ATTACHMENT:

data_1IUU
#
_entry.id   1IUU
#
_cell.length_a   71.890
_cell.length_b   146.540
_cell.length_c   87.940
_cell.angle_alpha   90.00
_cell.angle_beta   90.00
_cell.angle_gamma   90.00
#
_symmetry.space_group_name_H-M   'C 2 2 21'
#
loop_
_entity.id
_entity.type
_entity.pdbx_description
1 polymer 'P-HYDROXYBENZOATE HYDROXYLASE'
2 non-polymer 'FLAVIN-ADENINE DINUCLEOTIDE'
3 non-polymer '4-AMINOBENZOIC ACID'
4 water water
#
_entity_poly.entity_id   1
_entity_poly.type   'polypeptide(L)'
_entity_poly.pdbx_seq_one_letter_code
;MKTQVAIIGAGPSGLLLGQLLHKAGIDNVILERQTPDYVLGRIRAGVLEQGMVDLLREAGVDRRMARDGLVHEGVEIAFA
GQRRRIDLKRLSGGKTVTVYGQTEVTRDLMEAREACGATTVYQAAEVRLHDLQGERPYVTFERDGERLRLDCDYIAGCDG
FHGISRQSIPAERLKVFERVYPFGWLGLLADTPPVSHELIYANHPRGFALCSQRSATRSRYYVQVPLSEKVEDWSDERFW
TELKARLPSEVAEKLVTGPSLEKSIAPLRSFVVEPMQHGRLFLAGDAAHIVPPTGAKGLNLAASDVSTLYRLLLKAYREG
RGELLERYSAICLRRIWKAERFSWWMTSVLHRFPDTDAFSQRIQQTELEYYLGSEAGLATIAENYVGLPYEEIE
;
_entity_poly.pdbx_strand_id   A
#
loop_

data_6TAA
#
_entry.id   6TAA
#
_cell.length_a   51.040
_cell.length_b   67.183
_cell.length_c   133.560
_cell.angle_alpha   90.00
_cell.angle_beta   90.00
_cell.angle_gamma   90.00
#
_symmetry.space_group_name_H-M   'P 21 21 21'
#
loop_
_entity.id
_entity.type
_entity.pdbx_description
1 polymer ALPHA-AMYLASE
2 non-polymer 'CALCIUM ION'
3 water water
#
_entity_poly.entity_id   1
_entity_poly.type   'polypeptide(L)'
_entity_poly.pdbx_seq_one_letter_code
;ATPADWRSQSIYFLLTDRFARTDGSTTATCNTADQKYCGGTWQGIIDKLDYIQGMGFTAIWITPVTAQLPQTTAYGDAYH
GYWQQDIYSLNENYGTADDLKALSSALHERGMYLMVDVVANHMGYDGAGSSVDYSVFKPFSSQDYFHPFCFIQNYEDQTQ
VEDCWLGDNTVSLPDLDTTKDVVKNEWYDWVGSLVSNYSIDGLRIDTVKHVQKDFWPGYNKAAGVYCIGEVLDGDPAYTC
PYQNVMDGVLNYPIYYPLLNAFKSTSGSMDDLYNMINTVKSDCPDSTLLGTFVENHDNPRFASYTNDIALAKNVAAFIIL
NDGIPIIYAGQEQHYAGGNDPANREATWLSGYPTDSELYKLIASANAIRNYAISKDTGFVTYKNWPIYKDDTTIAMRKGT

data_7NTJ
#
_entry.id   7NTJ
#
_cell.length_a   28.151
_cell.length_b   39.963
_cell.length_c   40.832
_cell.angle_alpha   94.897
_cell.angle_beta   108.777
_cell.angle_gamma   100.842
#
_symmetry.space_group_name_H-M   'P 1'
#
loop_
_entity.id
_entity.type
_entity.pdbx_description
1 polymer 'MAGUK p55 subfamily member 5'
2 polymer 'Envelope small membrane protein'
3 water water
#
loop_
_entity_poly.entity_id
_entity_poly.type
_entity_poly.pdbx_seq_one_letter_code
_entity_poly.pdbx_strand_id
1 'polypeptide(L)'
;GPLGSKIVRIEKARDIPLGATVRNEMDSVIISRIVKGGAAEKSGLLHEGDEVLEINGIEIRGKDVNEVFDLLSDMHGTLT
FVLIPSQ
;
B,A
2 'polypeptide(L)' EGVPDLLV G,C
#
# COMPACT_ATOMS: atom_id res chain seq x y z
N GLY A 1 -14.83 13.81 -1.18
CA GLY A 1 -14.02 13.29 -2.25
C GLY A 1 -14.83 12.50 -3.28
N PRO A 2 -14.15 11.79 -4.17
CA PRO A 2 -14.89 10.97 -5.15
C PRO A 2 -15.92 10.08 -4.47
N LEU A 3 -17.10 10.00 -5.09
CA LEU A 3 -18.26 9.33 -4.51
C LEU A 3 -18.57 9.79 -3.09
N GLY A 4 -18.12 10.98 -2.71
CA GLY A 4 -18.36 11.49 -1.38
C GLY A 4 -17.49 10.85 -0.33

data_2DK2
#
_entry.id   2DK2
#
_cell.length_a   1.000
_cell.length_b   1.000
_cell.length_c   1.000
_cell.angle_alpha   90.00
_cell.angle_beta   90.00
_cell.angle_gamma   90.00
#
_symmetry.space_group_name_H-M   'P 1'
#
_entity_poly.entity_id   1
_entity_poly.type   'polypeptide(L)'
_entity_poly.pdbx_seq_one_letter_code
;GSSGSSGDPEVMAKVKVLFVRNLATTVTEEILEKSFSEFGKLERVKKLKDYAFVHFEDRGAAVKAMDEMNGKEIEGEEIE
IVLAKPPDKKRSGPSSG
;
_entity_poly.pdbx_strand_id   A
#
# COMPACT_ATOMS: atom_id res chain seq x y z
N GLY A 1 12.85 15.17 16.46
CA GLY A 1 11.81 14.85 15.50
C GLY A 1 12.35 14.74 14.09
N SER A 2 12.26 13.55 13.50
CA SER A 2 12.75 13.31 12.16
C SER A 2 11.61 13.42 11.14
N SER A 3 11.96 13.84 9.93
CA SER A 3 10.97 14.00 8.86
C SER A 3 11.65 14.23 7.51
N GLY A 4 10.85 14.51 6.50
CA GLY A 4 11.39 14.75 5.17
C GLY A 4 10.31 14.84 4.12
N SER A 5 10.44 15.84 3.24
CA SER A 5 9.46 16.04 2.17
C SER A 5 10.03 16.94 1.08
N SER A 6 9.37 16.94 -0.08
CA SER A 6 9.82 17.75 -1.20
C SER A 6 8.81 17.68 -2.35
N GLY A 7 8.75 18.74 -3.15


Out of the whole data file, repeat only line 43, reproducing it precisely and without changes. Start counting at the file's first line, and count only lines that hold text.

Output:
_cell.angle_beta   90.00